One of the many unanswered questions surrounding COVID-19 is why some infections are severe and even fatal while others are asymptomatic. And if an individual does have asymptomatic COVID-19, how infectious are they?

For the last 3 years, many hospitals implemented COVID-19 testing upon admission to evaluate whether transmission precautions are needed. A study presented at this week’s Society for Healthcare Epidemiology of America (SHEA) 2023 Spring Conference sought to determine if asymptomatic COVID-19 patients are actually infectious, and thus the necessity of hospital COVID-19 testing and precautions.

The study, presented by Stanford University immunocompromised infectious disease fellow Ralph Tayyar, MD, described the characteristics of asymptomatic COVID-19 patients. Tayyar and his team utilized a 2-step rPT-PCR specific to the minus strand of the SARS-CoV-2 envelope gene.

From July 2020-April 2022, the investigators reviewed the records of patients with a positive PCR test who were also tested for the strand-specific SARS-CoV-2 PCR within 2 days of admission to Stanford Health Care. This yielded a study size of 242 asymptomatic patients. The investigators calculated the percent of detectable minus strand-specific tests among asymptomatic patients over time, performing descriptive statistics to account for age, sex, and immunocompromised status.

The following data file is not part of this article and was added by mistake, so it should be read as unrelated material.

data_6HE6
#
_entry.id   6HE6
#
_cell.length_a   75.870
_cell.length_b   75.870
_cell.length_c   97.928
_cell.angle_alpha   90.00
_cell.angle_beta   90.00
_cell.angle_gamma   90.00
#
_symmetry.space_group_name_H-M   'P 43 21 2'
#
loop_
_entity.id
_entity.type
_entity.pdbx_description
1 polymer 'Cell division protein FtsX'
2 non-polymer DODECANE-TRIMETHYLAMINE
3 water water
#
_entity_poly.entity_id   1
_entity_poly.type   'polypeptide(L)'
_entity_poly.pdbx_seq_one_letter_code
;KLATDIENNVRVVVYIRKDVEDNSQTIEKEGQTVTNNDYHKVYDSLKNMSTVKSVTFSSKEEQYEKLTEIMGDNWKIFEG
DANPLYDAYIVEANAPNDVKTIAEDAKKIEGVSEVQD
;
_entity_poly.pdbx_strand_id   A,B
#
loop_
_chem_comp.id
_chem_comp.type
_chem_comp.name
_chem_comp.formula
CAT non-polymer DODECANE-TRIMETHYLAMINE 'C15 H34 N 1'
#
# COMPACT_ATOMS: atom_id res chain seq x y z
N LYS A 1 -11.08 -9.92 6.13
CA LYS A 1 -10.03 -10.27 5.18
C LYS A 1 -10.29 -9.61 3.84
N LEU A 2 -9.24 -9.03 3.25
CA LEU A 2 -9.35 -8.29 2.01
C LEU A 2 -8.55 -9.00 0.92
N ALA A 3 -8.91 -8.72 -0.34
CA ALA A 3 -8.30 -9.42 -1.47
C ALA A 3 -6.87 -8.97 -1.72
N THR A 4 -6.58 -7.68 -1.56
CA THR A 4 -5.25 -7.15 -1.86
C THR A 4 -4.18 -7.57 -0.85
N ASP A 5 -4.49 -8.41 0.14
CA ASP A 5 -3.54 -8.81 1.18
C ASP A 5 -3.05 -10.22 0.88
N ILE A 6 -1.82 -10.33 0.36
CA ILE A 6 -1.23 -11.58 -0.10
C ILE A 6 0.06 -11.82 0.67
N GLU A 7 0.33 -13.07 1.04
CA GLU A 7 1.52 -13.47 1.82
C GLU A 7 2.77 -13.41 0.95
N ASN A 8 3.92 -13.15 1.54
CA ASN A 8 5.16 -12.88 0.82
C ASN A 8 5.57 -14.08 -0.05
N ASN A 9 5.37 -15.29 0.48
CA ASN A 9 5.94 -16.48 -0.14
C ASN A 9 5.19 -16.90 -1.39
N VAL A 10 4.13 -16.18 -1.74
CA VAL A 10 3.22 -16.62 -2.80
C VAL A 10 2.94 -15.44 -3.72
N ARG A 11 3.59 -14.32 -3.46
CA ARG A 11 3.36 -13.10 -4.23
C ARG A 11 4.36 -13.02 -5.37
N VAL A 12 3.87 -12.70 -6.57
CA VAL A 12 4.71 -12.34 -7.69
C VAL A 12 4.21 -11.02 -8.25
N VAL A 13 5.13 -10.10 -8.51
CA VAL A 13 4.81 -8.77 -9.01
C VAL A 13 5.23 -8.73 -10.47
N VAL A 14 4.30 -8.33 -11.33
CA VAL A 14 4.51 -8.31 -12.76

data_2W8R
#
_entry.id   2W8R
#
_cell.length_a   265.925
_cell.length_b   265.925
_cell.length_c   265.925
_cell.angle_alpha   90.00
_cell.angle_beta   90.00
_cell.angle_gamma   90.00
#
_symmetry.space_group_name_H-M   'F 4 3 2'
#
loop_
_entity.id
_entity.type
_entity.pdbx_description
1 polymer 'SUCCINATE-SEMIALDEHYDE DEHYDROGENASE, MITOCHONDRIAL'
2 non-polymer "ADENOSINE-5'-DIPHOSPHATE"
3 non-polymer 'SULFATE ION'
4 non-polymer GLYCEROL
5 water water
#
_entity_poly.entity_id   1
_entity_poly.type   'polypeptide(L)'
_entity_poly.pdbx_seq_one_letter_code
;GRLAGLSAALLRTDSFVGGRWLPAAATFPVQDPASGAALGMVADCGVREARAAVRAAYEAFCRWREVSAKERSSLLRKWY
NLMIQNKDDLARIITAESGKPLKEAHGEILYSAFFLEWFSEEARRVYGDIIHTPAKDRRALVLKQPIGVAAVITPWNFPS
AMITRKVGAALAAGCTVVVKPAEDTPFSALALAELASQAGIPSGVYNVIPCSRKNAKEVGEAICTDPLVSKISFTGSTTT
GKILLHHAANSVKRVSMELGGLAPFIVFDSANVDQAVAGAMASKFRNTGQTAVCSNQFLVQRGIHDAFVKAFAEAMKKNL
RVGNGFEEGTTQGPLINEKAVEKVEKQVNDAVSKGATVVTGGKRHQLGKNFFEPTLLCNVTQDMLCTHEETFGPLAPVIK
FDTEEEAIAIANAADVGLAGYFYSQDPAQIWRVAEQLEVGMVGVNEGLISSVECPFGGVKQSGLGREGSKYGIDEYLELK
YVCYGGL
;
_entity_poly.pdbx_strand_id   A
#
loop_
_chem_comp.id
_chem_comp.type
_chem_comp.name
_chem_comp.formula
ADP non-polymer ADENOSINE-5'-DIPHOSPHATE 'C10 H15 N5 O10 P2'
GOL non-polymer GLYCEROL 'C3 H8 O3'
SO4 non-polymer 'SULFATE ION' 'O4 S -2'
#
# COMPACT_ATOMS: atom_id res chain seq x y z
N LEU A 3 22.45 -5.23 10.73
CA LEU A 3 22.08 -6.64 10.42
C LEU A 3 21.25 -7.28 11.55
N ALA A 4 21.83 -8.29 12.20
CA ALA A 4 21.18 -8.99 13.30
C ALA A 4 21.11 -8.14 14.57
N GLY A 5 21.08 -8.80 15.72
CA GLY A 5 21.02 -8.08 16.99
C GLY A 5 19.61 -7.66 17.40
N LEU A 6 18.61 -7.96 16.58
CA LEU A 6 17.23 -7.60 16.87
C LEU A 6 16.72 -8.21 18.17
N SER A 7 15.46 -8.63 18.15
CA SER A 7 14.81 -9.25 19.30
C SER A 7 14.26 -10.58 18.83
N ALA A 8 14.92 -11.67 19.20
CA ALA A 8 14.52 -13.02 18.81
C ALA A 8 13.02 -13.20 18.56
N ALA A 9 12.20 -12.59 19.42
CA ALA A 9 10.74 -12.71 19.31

Overall, 36% of PCR-positive inpatients were asymptomatic. Among the 242 asymptomatic patients, the average age was 56 years. This cohort was also 55% male, 21% immunocompromised, and 12% had been admitted for a surgical procedure. A total of 9% of the patients had detectable minus strand-specific assays.

Strand-specific rPT-PCR testing helped the investigators determine the majority of asymptomatic COVID-19 patients were noninfectious. Indeed, only 4-25% of asymptomatic inpatients had a detectable minus strand.

“Our findings agree with prior studies which have identified persistently positive SARS-CoV-2 PCRs without the presence of culturable live virus,” the study authors wrote. “Hospitals using SARS-CoV-2 PCR admission testing may need to reevaluate the continued use of this practice.”

They noted that a COVID-19 infection, even if asymptomatic, often delays care for hospital inpatients. Thus, the investigators emphasized the importance of confirming infectiousness and the real risk posed by asymptomatic COVID-19 infection.

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